While driving Emily to daycare this morning, I felt a needle-like stabbing in my right eye.  I jammed my pinkie finger into the corner of my eye and dug out an eyelash, which stuck to a smear of black eyeliner on my finger.

Ever since I was a little kid and my mom brushed eyelashes off of my cheek, I have wished on eyelashes.  Over the years, my wishes have changed, if not evolved.  I used to wish for things like attention from certain boys or men, for fame and fortune to strike me suddenly, for those extra pounds to magically disappear, to meet the movie star du jour.  I used to wish for things that now seem somewhat frivolous.

When I was pregnant, every wish was for my babies to be born whole and healthy.  And then after they were born, I wished for them to sleep more and cry less.  For them to feel better when they were sick.  For five minutes of uninterrupted time to myself.

Driving down the road, I tried to land on a wish for this eyelash.  I thought of wanting more sleep.  I thought of wishing for my son to tantrum less and to hug me more.  I thought of wishing that babies would no longer be born with cancer.  I could have wished for a sizeable duffel bag of cash to appear on my porch with my name on it.  I thought of wishing for more happy times with my kids, or of a dinner out alone with my husband and wine.  All of these things seemed like good things to wish for, but it also felt a little silly that I was putting so much thought into a wish–  a whimsical thing of fantasy.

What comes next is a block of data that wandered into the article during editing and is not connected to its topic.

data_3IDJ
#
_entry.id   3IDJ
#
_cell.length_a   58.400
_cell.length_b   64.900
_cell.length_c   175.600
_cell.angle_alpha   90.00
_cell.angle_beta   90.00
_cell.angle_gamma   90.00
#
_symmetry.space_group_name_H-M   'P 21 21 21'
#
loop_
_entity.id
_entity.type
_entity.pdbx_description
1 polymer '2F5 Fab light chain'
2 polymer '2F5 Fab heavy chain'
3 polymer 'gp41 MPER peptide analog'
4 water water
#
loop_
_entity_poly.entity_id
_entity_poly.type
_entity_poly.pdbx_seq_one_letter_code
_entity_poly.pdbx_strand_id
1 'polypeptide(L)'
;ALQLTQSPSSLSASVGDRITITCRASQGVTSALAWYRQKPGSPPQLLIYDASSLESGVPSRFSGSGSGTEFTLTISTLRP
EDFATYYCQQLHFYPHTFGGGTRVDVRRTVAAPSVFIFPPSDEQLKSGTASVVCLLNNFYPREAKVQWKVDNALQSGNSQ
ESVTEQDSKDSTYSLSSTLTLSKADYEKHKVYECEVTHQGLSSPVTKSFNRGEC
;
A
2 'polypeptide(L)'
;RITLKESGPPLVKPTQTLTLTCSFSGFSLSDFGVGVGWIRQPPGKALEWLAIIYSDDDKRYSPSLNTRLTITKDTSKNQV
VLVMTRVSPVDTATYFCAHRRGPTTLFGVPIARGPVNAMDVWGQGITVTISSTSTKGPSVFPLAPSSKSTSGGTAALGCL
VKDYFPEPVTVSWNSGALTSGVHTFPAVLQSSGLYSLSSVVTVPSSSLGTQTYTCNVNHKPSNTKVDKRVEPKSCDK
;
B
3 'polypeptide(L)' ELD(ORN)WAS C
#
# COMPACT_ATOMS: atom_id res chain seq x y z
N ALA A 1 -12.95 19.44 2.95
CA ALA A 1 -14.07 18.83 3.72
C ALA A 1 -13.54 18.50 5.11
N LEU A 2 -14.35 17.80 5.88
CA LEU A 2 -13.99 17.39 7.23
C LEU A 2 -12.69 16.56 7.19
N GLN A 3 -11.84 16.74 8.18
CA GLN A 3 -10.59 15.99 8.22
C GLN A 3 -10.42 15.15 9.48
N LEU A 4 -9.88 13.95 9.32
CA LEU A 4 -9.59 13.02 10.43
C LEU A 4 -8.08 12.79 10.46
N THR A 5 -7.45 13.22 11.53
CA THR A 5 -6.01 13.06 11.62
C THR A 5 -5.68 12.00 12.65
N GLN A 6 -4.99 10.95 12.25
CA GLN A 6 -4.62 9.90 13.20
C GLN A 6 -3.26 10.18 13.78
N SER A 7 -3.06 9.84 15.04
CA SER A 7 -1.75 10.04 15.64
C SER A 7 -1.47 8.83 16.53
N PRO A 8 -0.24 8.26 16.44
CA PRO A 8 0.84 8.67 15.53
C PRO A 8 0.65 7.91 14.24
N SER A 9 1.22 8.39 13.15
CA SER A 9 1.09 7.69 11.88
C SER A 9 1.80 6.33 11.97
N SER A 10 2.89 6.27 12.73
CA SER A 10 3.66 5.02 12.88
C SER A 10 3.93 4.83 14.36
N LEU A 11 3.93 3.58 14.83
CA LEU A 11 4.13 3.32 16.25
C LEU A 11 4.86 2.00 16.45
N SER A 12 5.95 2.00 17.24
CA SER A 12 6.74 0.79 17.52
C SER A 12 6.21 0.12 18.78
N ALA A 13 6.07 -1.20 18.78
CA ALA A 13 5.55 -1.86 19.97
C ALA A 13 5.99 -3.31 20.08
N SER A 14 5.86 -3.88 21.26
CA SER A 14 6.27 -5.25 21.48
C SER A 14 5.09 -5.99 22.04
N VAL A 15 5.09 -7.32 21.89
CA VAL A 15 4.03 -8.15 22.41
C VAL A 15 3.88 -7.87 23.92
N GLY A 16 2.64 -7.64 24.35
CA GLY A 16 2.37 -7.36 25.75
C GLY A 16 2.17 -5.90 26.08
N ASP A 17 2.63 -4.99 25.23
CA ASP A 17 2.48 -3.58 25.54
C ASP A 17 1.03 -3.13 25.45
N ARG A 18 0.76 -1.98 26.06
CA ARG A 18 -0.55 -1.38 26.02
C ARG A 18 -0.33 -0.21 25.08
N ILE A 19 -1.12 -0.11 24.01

I rolled the eyelash between my index finger and thumb which were slightly greasy with makeup.

Emily started to whimper in her car seat in a way that I’ve learned means she is frustrated.  I wiped off the makeup and eyelash on my pants and I reached my hand back and stroked her fluffy head.  She will be one in a few weeks, a fact with which I am reluctantly coming to grips.

Feeling the soft warmth of her hair against her firm head, I remembered the first time I ever touched her head, when I was in labor with her and she was crowning.  My labor and birth of Em was barely longer than an hour from start to finish.  The memories of her birth got blurred in my mind by the hectic surge of hormones I needed to get through her unmedicated delivery.  But that moment of feeling her head for the first time is as clear as if it just happened.

Sometimes I meditate on this as I’m nursing her, loving the memory of how gooey and small her skull felt as it emerged from my body.   It is a moment I never want to forget.

So, that was my wish:  to always recall with perfect clarity and detail that first moment of feeling Emily’s head.


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